I had my second lesson with E and it went well. Licorice showed his true colors at the start of our lesson by losing his mind over a horse that was walking on the trails around the property. The horse would show up through a gap in the trees and then disappear. Licorice whirled and spun and snorted and kept his head high and tense. We walked and walked and walked. He eventually settled down, but E was surprised at his behavior. We talked about what this meant in terms of long term calmness. She said it's harder to work on horses that spook at things in the distance because there isn't a way to train that. Either he will overall calm down as we work with him or this will always be his button.
With that in mind, we're giving it 90 days to see what happens. If both Licorice and I can move forward through our anxiety in the next 90 days, then we will re-evaluate. If we can't and I find myself back in the position of avoiding going out to the barn, then I need to come up with a Plan B. But, no point in thinking bad thoughts right now. We've got learning to do!
This lesson we worked on moving Licorice through a space (such as through the barn doors) while I stood still. He did great! So we got to move on to more exciting things. We did the weirdest lunging exercise I've ever done. It involved me walking in a straight line from one end of the arena to the other, while Licorice circled around me. Licorice needed some reminding that he had to keep going, but overall he did really well. E said this will keep him engaged and that once we can do this at a walk, we will move to a larger circle and do it at the trot and then at the canter.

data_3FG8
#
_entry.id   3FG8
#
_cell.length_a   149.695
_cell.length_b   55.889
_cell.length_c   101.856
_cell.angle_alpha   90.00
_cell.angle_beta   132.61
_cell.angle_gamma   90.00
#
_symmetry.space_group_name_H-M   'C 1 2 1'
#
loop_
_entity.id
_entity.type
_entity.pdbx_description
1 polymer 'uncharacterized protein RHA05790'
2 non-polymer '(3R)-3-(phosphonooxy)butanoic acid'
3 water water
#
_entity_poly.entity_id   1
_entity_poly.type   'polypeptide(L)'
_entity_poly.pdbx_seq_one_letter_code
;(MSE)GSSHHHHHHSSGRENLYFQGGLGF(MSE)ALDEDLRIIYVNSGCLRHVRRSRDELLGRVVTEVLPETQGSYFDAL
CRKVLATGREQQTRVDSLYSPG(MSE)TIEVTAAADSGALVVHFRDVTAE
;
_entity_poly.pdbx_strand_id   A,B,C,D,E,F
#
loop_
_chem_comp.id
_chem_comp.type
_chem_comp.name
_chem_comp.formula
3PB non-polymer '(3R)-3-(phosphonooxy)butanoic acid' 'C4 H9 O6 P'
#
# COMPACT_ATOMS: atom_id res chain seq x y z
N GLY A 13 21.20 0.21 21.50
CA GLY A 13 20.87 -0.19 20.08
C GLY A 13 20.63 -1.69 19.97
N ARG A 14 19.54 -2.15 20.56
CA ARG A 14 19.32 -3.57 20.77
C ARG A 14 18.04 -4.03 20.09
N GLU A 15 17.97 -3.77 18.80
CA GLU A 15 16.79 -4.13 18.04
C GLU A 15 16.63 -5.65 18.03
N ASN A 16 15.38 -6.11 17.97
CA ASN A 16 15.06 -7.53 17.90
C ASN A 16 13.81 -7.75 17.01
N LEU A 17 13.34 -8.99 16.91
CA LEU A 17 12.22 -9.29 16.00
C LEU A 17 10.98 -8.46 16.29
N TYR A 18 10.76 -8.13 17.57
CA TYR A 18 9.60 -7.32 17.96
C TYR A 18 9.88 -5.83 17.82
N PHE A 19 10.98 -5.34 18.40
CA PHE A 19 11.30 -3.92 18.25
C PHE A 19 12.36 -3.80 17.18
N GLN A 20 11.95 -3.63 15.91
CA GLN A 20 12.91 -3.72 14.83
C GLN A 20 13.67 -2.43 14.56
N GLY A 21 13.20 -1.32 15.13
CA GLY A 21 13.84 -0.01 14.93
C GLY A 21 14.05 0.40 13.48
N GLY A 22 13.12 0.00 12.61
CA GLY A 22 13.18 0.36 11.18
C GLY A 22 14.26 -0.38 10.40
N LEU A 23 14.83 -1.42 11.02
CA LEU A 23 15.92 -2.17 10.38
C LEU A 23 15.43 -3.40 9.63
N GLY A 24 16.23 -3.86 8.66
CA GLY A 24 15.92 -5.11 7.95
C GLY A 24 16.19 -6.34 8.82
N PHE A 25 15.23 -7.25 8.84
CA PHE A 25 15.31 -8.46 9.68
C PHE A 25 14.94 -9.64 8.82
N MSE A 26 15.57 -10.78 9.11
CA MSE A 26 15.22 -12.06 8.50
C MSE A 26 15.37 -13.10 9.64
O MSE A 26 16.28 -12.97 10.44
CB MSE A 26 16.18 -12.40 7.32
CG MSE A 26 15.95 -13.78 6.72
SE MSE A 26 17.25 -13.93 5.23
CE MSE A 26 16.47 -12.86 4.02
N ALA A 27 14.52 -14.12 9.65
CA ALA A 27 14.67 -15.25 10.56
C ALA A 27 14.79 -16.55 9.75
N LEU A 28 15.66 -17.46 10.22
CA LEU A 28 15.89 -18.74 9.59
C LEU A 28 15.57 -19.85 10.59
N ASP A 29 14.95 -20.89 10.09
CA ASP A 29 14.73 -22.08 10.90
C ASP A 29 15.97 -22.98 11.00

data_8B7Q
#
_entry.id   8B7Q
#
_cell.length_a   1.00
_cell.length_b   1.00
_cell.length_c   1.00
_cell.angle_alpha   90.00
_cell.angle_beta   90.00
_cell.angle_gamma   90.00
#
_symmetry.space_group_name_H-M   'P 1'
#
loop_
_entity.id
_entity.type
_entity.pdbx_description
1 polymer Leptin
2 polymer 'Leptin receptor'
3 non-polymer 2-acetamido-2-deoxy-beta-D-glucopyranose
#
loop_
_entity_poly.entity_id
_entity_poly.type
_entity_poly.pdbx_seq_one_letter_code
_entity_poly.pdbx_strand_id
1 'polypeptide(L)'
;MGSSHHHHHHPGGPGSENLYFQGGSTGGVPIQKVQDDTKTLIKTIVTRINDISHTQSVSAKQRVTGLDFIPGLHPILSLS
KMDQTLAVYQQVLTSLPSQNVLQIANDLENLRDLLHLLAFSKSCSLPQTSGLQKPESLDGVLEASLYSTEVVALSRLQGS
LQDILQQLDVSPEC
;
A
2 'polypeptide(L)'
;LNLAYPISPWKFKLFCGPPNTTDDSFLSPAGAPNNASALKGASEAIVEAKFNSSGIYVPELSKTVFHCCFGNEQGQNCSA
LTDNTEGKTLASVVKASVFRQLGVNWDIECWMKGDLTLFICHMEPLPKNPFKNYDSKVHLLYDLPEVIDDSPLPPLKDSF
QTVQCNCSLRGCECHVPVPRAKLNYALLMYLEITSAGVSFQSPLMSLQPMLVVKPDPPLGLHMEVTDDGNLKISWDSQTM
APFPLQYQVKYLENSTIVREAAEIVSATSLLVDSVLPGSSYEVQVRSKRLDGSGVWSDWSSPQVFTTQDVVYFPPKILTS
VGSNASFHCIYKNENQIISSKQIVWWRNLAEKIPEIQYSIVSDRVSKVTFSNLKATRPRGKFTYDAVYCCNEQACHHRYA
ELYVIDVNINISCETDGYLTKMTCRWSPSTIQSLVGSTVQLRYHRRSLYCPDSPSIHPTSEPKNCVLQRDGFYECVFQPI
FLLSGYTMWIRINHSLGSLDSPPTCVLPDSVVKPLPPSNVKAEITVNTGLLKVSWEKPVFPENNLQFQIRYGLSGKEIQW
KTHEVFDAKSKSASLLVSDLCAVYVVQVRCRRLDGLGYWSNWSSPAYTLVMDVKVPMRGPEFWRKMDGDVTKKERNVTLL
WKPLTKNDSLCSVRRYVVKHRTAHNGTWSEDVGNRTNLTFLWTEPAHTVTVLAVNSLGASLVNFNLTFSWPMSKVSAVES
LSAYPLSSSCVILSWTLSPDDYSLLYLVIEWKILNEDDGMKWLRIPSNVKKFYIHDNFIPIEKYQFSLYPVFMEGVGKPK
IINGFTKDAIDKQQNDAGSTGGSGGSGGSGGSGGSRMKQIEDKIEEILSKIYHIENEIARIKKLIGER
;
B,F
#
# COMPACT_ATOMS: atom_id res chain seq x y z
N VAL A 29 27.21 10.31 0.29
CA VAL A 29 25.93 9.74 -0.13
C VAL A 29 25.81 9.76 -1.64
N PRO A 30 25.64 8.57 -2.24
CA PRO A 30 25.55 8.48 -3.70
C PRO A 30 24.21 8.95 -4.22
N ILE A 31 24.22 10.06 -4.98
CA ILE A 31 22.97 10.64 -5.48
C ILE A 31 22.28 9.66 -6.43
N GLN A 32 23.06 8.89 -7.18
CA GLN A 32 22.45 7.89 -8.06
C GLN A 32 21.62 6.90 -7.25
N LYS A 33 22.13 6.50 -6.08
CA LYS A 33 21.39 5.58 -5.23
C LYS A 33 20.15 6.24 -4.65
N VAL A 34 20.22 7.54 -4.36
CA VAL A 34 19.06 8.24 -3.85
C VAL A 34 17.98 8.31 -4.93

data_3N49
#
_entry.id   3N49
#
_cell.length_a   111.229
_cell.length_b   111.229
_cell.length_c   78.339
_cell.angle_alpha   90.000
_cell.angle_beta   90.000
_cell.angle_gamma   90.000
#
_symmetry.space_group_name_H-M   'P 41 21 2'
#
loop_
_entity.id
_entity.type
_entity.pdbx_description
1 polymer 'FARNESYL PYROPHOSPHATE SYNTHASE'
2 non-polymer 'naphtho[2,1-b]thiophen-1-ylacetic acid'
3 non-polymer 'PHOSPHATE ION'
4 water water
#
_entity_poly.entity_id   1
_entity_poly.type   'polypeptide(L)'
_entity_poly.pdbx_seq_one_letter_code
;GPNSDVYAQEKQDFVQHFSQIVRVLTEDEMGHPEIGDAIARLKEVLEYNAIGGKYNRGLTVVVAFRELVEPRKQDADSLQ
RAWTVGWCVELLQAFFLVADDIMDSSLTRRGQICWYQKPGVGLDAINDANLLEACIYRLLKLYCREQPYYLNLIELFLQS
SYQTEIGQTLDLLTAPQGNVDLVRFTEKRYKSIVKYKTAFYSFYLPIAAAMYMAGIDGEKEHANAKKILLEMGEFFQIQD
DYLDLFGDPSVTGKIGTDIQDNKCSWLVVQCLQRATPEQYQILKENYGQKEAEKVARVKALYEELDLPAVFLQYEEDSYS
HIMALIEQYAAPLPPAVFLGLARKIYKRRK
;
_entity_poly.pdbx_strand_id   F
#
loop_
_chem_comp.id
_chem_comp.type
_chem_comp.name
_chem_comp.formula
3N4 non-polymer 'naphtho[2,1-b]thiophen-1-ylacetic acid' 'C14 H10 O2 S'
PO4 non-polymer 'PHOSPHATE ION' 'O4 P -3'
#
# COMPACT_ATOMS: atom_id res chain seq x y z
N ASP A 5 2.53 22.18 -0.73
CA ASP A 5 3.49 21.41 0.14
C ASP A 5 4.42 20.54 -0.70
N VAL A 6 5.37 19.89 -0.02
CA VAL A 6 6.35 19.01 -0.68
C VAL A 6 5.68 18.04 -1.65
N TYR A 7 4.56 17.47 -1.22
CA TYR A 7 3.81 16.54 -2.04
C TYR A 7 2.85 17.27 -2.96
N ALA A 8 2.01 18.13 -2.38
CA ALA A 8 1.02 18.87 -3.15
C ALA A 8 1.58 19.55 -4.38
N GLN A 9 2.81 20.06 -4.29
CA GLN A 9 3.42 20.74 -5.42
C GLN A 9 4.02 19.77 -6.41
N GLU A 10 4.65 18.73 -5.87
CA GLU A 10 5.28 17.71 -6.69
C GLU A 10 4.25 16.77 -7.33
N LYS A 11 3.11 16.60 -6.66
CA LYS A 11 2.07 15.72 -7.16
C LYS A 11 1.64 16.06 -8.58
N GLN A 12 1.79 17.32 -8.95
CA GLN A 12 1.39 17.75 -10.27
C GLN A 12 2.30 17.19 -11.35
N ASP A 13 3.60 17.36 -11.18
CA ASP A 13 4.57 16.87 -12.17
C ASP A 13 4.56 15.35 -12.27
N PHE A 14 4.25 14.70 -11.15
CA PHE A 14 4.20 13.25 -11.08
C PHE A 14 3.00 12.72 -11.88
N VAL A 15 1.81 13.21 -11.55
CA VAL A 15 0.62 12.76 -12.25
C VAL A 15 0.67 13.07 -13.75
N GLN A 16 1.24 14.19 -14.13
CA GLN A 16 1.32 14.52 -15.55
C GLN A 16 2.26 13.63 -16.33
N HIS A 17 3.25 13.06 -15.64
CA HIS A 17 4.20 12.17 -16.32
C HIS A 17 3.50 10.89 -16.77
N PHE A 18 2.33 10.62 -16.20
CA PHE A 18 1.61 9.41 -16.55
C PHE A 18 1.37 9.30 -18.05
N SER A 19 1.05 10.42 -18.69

Finally, we ended up with sideways along the wall. Licorice was pretty terrible at this, but he figured it out quickly. One of the things I love about E is that her energy is very consistent. At no time did Licorice get stressed out about the process, even when E had to get big to get him to move. As soon as Licorice stepped sideways, E would immediately remove the pressure by facing sideways (instead of at him) and relaxing against the arena wall.
E stressed that after EVERY exercise (the sideways, the going through spaces) that I needed to let Licorice rest for at least a breath. She said that's what will give him time to process right now. The beginning phases of this, it's important to be really clear about what we're asking and to make sure that Licorice gets the idea that as soon as he does it right, he gets to relax. And since the most important thing we want from him is relaxation, this is key to me being in the leadership role.
At the end of our hour, Licorice stood next to me yawning over and over and chewing and licking. E said this was a great sign of relaxation. I asked if it would make more sense for E to train Licorice and if that would be more effective. E said that she could get him trained faster and easier, but that in a week I would end up with the same horse. She said it made much more sense for me to be the one handling him. I like her style.
Today, I will get those pictures taken. I'm planning on having today be a pony spa day so there will be before and after 'goat beard' pictures too.